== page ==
UK sends warship to Gulf over fears of Iran-backed escalation of Gaza conflict

HMS Diamond, one of the world's most advanced warships, can detect and destroy airborne, surface and sub-surface threats

The UK Navy destroyer HMS Diamond leaves Portsmouth harbour. PA
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Britain is sending a second warship to the Gulf to serve as a deterrent against the Israel-Gaza war spiralling into a wider conflict.

UK Defence Secretary Grant Shapps said the deployment of destroyer HMS Diamond was essential after the “unlawful and brazen” seizure by Yemen's Iran-backed Houthi rebels of an Israeli ship in the south of the Red Sea and the increase in activity by Somali pirates.

He said the destroyer will join Operation Kipion, the UK’s maritime presence in the Gulf and the Indian Ocean, to help ensure the freedom of navigation in the region, reassure merchant vessels and ensure the safe flow of trade. HMS Lancaster has been in the Gulf since last year alongside three minehunters.

The mission also aims to prevent regional tensions escalating once the temporary truce ends, when Israel’s ground invasion could become more intense and potentially drag Iran or linked groups into the conflict.

“Recent events have proven how critical the Middle East remains to global security and stability,” Mr Shapps said.

“From joint efforts to deter escalation, following the onset of the renewed conflict in Israel and Gaza, to now the unlawful and brazen seizure of MV Galaxy Leader by the Houthis in the Red Sea – it is critical that the UK bolsters our presence in the region, to keep Britain and our interests safe from a more volatile and contested world.

“Today’s deployment will strengthen the Royal Navy’s patrols, help to keep critical trade routes open and prove that our commitment to regional security not only endures but enhances.”

HMS Diamond, which the Royal Navy describes as one of the most advanced warships in the world, is equipped with cutting-edge military sensors and a range of sophisticated weapons systems, which can detect and destroy airborne, surface and sub-surface threats.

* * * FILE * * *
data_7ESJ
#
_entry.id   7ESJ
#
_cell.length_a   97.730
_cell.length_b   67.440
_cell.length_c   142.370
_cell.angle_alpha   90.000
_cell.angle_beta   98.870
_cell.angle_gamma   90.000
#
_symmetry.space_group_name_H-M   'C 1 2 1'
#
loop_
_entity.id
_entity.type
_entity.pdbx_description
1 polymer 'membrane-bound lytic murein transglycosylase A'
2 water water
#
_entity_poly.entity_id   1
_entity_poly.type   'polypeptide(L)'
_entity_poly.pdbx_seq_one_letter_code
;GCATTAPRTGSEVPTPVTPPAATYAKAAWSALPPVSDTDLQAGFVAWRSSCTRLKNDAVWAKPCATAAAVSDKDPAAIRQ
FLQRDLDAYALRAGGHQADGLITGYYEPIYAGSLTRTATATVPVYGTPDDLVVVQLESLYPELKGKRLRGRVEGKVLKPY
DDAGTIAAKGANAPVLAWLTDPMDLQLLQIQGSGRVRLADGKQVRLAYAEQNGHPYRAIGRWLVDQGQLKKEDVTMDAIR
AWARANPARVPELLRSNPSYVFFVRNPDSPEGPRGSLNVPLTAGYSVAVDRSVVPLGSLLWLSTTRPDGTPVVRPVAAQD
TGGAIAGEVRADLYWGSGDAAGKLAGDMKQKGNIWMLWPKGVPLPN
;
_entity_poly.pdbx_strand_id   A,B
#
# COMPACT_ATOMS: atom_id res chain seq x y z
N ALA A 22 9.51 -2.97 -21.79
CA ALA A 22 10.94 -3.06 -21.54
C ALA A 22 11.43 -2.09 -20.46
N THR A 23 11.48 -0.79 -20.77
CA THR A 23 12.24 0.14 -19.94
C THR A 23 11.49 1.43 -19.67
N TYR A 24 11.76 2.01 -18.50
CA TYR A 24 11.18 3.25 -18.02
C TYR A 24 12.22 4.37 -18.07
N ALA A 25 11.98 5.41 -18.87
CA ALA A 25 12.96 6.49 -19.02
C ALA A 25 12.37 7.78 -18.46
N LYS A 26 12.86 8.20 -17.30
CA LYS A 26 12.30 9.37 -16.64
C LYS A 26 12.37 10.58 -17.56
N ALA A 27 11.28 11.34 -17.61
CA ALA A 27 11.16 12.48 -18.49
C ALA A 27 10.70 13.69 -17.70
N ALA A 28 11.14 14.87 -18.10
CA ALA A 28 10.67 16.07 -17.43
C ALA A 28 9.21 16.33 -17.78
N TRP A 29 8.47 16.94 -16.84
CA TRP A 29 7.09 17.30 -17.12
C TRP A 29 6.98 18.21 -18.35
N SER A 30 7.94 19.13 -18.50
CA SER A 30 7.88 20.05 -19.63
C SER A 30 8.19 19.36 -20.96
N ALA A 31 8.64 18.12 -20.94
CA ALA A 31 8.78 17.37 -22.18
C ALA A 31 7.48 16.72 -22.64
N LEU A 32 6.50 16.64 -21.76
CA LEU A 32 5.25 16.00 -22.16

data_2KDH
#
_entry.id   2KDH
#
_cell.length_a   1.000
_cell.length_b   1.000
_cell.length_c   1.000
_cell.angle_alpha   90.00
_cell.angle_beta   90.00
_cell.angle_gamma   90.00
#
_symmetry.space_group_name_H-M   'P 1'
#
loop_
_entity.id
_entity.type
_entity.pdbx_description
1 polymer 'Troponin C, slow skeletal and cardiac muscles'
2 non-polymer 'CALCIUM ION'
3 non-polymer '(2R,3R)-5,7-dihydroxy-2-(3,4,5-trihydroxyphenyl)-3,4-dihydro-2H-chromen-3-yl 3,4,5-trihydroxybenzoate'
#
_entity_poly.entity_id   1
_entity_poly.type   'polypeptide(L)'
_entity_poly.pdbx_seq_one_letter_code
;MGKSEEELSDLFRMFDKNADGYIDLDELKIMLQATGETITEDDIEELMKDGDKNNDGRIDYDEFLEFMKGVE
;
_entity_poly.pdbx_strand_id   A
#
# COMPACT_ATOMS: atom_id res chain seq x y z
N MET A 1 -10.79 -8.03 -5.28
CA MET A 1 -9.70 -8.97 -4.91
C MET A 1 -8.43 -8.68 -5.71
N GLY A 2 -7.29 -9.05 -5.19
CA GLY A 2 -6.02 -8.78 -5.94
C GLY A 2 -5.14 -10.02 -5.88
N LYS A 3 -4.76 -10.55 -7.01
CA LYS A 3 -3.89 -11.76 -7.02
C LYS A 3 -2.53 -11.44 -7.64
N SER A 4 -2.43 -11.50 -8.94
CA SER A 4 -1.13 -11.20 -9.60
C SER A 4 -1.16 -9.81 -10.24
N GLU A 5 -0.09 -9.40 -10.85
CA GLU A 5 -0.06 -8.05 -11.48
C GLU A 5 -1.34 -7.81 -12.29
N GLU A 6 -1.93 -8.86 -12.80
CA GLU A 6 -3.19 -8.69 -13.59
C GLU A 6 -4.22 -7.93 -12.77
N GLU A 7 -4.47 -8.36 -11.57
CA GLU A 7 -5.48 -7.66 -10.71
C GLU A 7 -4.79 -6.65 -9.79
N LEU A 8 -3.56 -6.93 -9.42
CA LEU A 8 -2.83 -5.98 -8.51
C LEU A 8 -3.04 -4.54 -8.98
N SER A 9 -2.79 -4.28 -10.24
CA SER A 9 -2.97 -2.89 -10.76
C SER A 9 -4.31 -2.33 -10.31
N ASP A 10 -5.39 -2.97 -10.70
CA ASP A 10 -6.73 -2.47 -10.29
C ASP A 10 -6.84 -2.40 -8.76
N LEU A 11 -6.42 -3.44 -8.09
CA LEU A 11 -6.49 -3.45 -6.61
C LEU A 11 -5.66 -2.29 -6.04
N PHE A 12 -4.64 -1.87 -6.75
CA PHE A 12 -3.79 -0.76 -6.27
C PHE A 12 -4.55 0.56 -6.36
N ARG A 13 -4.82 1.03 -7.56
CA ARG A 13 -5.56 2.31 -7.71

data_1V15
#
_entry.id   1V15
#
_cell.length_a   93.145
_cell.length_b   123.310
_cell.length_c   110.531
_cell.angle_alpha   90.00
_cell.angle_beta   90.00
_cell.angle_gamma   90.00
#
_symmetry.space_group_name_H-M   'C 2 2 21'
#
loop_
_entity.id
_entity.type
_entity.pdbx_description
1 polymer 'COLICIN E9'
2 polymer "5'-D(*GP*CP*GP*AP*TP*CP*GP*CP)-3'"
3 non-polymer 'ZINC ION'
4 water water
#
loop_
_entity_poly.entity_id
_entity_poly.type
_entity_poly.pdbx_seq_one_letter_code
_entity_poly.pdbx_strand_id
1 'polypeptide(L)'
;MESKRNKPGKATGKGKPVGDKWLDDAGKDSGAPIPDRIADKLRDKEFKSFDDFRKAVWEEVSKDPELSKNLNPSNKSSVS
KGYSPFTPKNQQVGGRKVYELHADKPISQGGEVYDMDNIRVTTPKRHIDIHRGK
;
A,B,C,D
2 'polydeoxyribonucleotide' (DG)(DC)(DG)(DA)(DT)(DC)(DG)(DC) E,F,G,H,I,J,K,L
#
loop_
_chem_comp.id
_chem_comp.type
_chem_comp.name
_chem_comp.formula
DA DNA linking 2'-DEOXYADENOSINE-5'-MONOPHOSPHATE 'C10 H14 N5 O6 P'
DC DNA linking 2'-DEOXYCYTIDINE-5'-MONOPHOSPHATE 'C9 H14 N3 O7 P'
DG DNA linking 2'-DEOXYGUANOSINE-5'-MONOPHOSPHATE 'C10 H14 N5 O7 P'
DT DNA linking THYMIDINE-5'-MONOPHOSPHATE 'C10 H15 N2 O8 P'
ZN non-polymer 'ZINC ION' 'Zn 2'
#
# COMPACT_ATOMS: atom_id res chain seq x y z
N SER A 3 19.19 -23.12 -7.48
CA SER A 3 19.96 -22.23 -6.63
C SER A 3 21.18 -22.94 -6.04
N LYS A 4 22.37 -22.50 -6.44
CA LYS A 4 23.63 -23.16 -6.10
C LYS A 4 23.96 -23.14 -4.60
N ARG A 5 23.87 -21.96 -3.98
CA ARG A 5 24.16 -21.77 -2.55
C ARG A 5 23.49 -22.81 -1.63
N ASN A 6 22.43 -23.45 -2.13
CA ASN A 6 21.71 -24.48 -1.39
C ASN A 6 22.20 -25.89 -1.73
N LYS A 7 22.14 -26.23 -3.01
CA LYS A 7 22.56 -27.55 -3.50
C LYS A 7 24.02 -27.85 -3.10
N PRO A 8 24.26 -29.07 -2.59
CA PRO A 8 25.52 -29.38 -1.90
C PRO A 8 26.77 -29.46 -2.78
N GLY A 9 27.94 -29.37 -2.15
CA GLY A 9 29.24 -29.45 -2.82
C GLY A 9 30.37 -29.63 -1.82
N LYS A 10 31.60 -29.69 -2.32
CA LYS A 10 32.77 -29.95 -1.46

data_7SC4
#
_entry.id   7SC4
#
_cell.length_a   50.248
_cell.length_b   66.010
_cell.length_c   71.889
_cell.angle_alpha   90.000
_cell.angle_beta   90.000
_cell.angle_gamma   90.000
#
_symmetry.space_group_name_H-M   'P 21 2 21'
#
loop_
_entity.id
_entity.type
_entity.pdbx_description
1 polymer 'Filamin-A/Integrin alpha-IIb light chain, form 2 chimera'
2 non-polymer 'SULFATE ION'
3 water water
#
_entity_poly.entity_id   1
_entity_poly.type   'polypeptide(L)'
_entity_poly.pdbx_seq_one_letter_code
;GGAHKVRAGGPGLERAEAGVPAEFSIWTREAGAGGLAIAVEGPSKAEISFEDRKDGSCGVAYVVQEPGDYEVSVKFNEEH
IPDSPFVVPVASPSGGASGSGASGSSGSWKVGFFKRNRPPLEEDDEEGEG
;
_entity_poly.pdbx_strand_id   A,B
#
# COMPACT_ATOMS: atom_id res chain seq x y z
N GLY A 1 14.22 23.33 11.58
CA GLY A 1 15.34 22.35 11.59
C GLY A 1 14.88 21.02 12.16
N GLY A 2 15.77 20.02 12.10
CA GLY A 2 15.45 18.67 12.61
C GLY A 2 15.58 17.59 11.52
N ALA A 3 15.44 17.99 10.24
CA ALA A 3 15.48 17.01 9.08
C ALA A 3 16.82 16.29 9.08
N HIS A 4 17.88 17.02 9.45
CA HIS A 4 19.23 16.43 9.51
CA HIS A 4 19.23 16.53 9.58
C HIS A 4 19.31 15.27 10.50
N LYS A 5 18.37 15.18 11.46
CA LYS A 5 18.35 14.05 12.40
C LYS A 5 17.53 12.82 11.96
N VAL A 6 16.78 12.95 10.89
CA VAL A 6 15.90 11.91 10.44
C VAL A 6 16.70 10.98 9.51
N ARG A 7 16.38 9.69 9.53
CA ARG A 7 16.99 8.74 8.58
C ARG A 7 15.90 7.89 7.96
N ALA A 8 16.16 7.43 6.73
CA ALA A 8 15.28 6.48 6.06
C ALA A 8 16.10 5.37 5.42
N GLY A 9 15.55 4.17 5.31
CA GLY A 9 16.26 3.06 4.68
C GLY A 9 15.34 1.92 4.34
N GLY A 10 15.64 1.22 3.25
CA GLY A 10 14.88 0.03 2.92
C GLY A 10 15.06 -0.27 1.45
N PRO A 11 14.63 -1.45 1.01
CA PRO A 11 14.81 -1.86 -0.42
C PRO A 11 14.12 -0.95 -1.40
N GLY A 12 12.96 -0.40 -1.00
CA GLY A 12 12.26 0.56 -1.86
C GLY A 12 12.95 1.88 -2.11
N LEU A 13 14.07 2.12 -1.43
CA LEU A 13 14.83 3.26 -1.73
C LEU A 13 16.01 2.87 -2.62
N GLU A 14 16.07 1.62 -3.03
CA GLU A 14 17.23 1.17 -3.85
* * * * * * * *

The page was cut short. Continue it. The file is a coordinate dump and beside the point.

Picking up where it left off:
The ship’s primary role is to provide air defence using the Sea Viper anti-air missile system, which detects enemy threats at range, interrogating them, and neutralising them if required, according to the Royal Navy.

It will also have a Wildcat helicopter on board and provide support for HMS Lancaster and mine-hunting ships already in the area and working to keep shipping lanes open.

The UK previously sent a logistics support vessel, RFA Lyme Bay, and RFA Argus, the Royal Fleet Auxiliary’s emergency medical ship, to the area in a show of support for Israel.

On Thursday it was revealed a US Navy warship sailing near Bab Al Mandeb had shot down a drone launched from Yemen, in the latest in a string of threats from Iranian-backed Houthi rebels.

US Central Command said the USS Carney, a navy destroyer, downed the drone – an Iranian-made KAS-04 – which was launched from a Houthi-controlled area of Yemen and was heading towards the warship.

The ship was operating in the southern Red Sea and was moving towards the strait.

The interception came a day after an Iranian drone flew within 1,500 metres of the USS Dwight D Eisenhower aircraft carrier as it was conducting flight operations in international waters in the Arabian Gulf.

The Red Sea, stretching from Egypt’s Suez Canal to the narrow Bab Al Mandeb separating the Arabian Peninsula from Africa, is a key trade route for global shipping and energy supplies.

The US Navy has stationed several ships in the sea since the start of the Israel-Hamas war on October 7, which has heightened tension in the region.

Updated: November 30, 2023, 11:44 AM